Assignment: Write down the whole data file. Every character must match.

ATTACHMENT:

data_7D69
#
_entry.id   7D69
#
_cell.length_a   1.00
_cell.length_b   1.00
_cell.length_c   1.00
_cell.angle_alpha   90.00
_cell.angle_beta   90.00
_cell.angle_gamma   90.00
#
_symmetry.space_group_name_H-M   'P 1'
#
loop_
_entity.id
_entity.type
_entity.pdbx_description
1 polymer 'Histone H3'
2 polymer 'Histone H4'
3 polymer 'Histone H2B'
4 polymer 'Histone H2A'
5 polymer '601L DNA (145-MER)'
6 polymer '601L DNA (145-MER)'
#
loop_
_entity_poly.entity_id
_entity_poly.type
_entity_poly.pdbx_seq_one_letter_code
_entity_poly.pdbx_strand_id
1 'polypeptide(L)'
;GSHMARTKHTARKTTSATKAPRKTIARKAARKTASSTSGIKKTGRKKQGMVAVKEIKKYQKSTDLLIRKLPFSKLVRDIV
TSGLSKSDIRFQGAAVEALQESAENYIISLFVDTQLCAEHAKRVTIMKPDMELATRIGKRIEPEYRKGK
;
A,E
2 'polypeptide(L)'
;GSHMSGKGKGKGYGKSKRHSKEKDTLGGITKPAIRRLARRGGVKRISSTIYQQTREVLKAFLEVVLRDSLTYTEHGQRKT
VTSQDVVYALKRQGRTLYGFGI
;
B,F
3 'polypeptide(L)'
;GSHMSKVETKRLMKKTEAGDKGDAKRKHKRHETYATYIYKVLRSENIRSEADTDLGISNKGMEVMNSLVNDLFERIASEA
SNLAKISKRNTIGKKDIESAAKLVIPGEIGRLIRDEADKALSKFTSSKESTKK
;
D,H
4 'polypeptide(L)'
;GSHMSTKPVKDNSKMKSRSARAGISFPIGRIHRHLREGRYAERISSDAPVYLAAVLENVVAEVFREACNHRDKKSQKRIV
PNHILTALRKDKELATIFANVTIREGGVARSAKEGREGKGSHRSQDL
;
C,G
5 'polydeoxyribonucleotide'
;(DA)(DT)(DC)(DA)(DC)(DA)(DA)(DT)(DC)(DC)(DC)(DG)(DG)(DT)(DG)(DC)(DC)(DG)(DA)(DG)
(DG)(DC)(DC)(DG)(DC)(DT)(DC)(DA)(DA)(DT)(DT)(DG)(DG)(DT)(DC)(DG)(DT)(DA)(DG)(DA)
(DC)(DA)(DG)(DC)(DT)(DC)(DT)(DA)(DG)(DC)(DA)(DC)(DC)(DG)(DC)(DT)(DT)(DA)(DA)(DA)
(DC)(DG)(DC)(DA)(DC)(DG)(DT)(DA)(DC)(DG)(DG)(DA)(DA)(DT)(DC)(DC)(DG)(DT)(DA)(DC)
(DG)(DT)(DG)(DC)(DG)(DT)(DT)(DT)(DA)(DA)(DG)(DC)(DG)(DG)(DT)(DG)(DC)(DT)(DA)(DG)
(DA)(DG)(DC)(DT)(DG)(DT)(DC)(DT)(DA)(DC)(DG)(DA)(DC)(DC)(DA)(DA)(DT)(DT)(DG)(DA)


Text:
data_7D69
#
_entry.id   7D69
#
_cell.length_a   1.00
_cell.length_b   1.00
_cell.length_c   1.00
_cell.angle_alpha   90.00
_cell.angle_beta   90.00
_cell.angle_gamma   90.00
#
_symmetry.space_group_name_H-M   'P 1'
#
loop_
_entity.id
_entity.type
_entity.pdbx_description
1 polymer 'Histone H3'
2 polymer 'Histone H4'
3 polymer 'Histone H2B'
4 polymer 'Histone H2A'
5 polymer '601L DNA (145-MER)'
6 polymer '601L DNA (145-MER)'
#
loop_
_entity_poly.entity_id
_entity_poly.type
_entity_poly.pdbx_seq_one_letter_code
_entity_poly.pdbx_strand_id
1 'polypeptide(L)'
;GSHMARTKHTARKTTSATKAPRKTIARKAARKTASSTSGIKKTGRKKQGMVAVKEIKKYQKSTDLLIRKLPFSKLVRDIV
TSGLSKSDIRFQGAAVEALQESAENYIISLFVDTQLCAEHAKRVTIMKPDMELATRIGKRIEPEYRKGK
;
A,E
2 'polypeptide(L)'
;GSHMSGKGKGKGYGKSKRHSKEKDTLGGITKPAIRRLARRGGVKRISSTIYQQTREVLKAFLEVVLRDSLTYTEHGQRKT
VTSQDVVYALKRQGRTLYGFGI
;
B,F
3 'polypeptide(L)'
;GSHMSKVETKRLMKKTEAGDKGDAKRKHKRHETYATYIYKVLRSENIRSEADTDLGISNKGMEVMNSLVNDLFERIASEA
SNLAKISKRNTIGKKDIESAAKLVIPGEIGRLIRDEADKALSKFTSSKESTKK
;
D,H
4 'polypeptide(L)'
;GSHMSTKPVKDNSKMKSRSARAGISFPIGRIHRHLREGRYAERISSDAPVYLAAVLENVVAEVFREACNHRDKKSQKRIV
PNHILTALRKDKELATIFANVTIREGGVARSAKEGREGKGSHRSQDL
;
C,G
5 'polydeoxyribonucleotide'
;(DA)(DT)(DC)(DA)(DC)(DA)(DA)(DT)(DC)(DC)(DC)(DG)(DG)(DT)(DG)(DC)(DC)(DG)(DA)(DG)
(DG)(DC)(DC)(DG)(DC)(DT)(DC)(DA)(DA)(DT)(DT)(DG)(DG)(DT)(DC)(DG)(DT)(DA)(DG)(DA)
(DC)(DA)(DG)(DC)(DT)(DC)(DT)(DA)(DG)(DC)(DA)(DC)(DC)(DG)(DC)(DT)(DT)(DA)(DA)(DA)
(DC)(DG)(DC)(DA)(DC)(DG)(DT)(DA)(DC)(DG)(DG)(DA)(DA)(DT)(DC)(DC)(DG)(DT)(DA)(DC)
(DG)(DT)(DG)(DC)(DG)(DT)(DT)(DT)(DA)(DA)(DG)(DC)(DG)(DG)(DT)(DG)(DC)(DT)(DA)(DG)
(DA)(DG)(DC)(DT)(DG)(DT)(DC)(DT)(DA)(DC)(DG)(DA)(DC)(DC)(DA)(DA)(DT)(DT)(DG)(DA)